As I write Norway is into its seventh day of the trial of Anders Behring Breivik, the terrorist who killed, by his own admission, 77 people in and near Oslo on July 22, 2011. That day will “live in infamy,” echoing the words of President Franklin Roosevelt to a joint session of Congress concerning the attack by the Imperial Japanese navy on Pearl Harbor, December 7, 1941. Continue reading
It has been a month today since the horrible events in the government quarter of Oslo and on Utøya. Last evening a memorial service was held in the Oslo Spektrum featuring addresses by King Harald and Prime Minister Jens Stoltenberg, and a reading of the names, with displayed pictures, of all the victims. It was indeed an impressive and solemn occasion, the last, perhaps, of such major gatherings of the sad and the bereaved, at least for awhile. Continue reading
As widely reported, the Manifesto of Anders Behring Breivik contains coded information which may lead to geographic locations in major European cities. Further, the Manifesto may contain other coded information, which by speculation could identify conspirators or possibly the existence of armed and timed explosive devices. The speculation, if true, would have the obvious dire consequences.
At present, Norwegian security analysts, assisted on invitation by the American Federal Bureau of Investigation, and others, are intensively investigating the Manifesto for coded expressions and their translations to plain language. In this endeavor knowledge of speculated content is important, though providing an obvious bias to the decoding effort. For a simple example, consider that one suspects that a code says, “The sky is blue.” One then looks for patterns containing the coded words for “sky” and “blue.” Upon supposedly finding them the decoding soon follows. However, suppose the true coded message is, “Tomorrow it will rain.” That message will be missed completely. If the analyst had been looking instead for the words “tomorrow” and “rain,” then perhaps he would have found the true message. The failure, in the first instance, is to accept a false hypothesis, an error known as a Type II error in the world of hypothesis testing. (A Type I error would have been to reject, “The sky is blue,” assuming that had been the true coded message.) Continue reading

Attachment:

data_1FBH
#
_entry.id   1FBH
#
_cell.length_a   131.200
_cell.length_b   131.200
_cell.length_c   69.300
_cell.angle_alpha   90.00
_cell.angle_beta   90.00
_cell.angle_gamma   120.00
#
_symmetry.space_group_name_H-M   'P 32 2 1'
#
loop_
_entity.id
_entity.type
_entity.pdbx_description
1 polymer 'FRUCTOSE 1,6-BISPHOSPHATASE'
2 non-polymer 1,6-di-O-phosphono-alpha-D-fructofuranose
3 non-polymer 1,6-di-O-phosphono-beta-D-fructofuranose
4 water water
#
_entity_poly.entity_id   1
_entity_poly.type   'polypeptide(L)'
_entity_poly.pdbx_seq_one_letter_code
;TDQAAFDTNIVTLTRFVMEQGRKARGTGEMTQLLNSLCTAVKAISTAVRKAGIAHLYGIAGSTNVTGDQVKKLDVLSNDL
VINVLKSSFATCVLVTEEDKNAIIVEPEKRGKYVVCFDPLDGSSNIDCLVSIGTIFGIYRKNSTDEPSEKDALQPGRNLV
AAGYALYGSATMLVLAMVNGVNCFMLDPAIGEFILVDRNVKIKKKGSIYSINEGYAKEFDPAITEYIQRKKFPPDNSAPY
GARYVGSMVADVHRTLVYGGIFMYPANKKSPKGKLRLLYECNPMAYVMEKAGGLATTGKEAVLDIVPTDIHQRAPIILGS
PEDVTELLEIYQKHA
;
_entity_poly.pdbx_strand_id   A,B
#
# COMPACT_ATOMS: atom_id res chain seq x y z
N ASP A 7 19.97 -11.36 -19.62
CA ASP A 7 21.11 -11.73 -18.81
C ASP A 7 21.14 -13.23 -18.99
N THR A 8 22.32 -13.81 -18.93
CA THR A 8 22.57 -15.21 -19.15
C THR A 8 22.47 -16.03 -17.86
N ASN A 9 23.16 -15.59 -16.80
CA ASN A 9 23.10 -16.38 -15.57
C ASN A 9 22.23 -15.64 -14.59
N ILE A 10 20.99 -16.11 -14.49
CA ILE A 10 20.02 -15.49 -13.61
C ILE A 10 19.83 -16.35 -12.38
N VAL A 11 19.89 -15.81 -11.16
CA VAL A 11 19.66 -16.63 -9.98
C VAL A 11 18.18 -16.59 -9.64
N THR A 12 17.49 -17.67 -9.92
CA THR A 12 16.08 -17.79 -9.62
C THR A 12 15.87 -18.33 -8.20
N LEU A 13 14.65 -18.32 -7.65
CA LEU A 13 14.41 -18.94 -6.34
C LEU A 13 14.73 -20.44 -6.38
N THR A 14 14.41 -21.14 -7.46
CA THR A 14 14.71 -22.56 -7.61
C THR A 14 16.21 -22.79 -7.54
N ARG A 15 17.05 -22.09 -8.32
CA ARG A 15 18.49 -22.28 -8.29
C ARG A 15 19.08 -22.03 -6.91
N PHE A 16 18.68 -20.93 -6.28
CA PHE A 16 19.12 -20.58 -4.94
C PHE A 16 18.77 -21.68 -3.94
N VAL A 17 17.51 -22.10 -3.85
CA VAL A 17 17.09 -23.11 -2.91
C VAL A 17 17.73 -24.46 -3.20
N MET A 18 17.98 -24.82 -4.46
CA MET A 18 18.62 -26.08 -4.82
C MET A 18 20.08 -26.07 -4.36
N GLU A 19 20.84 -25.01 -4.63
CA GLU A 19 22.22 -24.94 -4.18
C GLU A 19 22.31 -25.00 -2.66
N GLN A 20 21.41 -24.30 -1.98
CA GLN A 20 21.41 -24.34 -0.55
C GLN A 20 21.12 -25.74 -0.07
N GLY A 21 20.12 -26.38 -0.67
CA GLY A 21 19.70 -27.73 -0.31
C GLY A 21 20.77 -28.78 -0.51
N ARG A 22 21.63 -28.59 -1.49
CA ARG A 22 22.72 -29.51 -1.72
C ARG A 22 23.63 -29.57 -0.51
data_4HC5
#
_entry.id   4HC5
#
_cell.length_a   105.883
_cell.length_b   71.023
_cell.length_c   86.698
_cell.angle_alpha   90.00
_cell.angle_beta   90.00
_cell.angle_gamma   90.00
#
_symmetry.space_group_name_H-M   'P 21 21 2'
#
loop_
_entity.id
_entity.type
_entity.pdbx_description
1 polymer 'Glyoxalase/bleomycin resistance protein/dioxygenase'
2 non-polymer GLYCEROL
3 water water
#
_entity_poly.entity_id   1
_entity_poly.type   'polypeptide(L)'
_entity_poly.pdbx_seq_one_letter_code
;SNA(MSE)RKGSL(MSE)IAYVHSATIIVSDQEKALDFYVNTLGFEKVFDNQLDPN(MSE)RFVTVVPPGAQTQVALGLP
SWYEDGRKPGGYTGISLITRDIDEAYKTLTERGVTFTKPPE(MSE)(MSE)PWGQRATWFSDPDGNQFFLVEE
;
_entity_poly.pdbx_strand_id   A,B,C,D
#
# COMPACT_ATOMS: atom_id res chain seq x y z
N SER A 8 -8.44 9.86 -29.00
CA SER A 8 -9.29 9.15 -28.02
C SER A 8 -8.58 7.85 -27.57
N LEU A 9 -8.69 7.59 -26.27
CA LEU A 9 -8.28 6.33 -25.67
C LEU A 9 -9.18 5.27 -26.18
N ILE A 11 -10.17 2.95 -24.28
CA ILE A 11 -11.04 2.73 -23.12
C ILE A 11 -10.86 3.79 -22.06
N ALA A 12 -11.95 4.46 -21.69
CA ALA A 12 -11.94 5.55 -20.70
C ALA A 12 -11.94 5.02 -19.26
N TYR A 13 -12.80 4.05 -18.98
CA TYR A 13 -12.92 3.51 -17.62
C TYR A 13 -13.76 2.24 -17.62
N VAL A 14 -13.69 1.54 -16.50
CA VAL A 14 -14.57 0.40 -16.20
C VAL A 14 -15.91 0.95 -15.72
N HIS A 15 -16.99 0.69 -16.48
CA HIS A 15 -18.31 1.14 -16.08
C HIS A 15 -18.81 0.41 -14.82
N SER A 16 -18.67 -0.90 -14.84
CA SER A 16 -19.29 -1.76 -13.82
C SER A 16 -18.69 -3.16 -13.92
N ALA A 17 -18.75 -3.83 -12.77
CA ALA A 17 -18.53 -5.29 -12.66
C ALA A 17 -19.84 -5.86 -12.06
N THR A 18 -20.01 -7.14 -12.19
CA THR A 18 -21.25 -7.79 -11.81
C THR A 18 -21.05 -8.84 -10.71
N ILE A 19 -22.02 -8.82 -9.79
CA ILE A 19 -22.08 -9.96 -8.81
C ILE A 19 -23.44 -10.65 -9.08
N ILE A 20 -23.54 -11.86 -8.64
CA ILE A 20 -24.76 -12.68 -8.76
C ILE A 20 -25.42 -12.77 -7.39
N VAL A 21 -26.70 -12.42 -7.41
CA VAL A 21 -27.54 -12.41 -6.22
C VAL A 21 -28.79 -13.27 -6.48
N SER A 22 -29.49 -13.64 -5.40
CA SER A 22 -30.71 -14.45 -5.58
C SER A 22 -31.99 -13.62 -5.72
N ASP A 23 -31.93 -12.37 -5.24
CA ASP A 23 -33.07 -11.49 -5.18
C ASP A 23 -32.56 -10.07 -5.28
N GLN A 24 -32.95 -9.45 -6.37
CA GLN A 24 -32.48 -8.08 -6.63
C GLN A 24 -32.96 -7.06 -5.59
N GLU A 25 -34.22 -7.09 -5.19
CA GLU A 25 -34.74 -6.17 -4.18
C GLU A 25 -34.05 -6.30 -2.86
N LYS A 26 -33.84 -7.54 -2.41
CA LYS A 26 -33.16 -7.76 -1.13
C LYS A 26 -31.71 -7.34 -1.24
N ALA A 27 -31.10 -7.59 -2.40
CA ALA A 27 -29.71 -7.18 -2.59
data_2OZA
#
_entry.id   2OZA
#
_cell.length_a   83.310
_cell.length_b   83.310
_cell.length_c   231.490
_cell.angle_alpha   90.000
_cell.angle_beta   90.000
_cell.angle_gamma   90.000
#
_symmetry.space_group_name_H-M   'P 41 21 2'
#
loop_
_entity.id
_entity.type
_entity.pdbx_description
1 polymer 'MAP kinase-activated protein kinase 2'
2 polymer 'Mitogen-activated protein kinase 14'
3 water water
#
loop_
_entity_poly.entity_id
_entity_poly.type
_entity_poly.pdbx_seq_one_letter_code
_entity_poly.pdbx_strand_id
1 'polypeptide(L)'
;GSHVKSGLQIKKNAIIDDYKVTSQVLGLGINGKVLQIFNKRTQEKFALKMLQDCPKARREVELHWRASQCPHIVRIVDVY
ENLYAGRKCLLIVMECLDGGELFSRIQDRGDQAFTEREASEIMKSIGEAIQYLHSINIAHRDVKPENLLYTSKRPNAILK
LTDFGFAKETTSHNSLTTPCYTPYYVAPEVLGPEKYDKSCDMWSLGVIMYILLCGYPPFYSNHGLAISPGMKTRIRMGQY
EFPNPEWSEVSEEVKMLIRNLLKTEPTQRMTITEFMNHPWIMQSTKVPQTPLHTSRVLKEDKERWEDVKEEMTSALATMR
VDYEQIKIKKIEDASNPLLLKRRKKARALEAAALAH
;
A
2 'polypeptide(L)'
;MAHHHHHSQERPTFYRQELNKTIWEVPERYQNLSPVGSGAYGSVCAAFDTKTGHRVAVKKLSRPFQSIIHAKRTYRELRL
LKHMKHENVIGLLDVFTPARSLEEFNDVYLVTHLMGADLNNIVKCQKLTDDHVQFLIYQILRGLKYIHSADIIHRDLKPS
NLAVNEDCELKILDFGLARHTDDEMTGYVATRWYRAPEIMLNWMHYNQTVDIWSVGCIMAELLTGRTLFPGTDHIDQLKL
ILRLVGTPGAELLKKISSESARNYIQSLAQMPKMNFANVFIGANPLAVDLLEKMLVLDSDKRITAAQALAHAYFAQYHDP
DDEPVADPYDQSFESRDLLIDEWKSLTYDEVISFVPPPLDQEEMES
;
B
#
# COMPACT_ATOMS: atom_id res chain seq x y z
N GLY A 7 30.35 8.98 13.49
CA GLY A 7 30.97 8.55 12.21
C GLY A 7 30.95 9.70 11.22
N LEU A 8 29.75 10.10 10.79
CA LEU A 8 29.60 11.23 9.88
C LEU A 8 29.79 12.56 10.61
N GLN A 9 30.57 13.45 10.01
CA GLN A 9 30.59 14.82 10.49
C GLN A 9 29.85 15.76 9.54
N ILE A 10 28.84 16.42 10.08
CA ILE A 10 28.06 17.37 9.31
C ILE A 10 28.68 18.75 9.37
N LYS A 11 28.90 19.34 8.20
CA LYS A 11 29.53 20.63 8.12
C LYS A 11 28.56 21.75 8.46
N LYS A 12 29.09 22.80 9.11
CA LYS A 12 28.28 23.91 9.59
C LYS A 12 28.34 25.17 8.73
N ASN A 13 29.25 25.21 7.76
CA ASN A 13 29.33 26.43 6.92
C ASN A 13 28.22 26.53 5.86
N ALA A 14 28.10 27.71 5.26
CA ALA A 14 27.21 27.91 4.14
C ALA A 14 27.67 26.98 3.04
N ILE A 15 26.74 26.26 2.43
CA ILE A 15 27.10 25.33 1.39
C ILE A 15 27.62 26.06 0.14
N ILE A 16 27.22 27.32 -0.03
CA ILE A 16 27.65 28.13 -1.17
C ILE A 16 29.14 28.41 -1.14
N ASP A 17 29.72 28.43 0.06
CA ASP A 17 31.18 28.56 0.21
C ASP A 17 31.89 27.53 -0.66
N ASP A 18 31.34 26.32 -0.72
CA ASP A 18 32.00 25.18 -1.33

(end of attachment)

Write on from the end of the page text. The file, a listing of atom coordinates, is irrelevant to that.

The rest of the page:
Hanne Orvik was a childhood friend of my wife Bente. As children and neighbors they played together and went to school together, until they eventually went to separate schools at age 14. They were best friends. Keeping in touch, they knew of each other’s doings for the next 15 years. Then through life’s circumstances they drifted apart, but surely would have welcomed each other warmly on any occasion, even after many more years had passed. Continue reading
Today is another cool and rainy day in Oslo, befitting the somber mood. We see on the news circulating around the world that 77 persons have lost their lives in a dual home-grown terrorist attack. First, a bomb exploded Friday afternoon in the government quarter for Norway in the city center of Oslo, killing eight; a mere two hours later 69 persons, most of them teenagers, were fatally injured from gunfire on Utøya [Out island], a small island in Tyrifjord 37 km (23 miles) west northwest of Oslo. Many more were gravely injured. Some tried to swim to safety from the island, only to be shot in the back as they did. Continue reading